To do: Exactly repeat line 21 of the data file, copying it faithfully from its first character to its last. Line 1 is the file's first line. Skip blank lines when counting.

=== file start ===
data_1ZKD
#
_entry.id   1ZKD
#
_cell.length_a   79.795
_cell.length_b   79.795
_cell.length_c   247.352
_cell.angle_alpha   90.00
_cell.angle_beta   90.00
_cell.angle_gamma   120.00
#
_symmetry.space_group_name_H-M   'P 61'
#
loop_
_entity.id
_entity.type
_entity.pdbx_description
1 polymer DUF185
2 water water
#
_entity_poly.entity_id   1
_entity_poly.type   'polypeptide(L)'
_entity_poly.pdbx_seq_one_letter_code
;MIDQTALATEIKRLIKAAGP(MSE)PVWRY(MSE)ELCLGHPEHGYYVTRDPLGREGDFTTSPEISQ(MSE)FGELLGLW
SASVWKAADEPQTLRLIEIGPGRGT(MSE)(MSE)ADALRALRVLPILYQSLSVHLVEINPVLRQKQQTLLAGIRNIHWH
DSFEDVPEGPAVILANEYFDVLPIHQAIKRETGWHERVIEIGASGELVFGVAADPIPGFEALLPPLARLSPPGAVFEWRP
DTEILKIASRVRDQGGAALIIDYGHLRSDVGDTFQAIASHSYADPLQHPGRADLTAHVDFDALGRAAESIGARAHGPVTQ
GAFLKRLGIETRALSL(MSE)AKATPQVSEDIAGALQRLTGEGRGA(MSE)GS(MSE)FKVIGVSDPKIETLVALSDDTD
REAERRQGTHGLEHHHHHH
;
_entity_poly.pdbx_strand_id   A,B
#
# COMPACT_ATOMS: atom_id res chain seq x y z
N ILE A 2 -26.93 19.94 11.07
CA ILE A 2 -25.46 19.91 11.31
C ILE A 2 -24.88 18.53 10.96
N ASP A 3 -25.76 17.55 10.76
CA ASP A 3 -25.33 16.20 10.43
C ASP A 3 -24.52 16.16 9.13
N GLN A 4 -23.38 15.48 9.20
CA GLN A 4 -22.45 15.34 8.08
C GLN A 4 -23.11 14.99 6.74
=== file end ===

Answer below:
_entity_poly.entity_id   1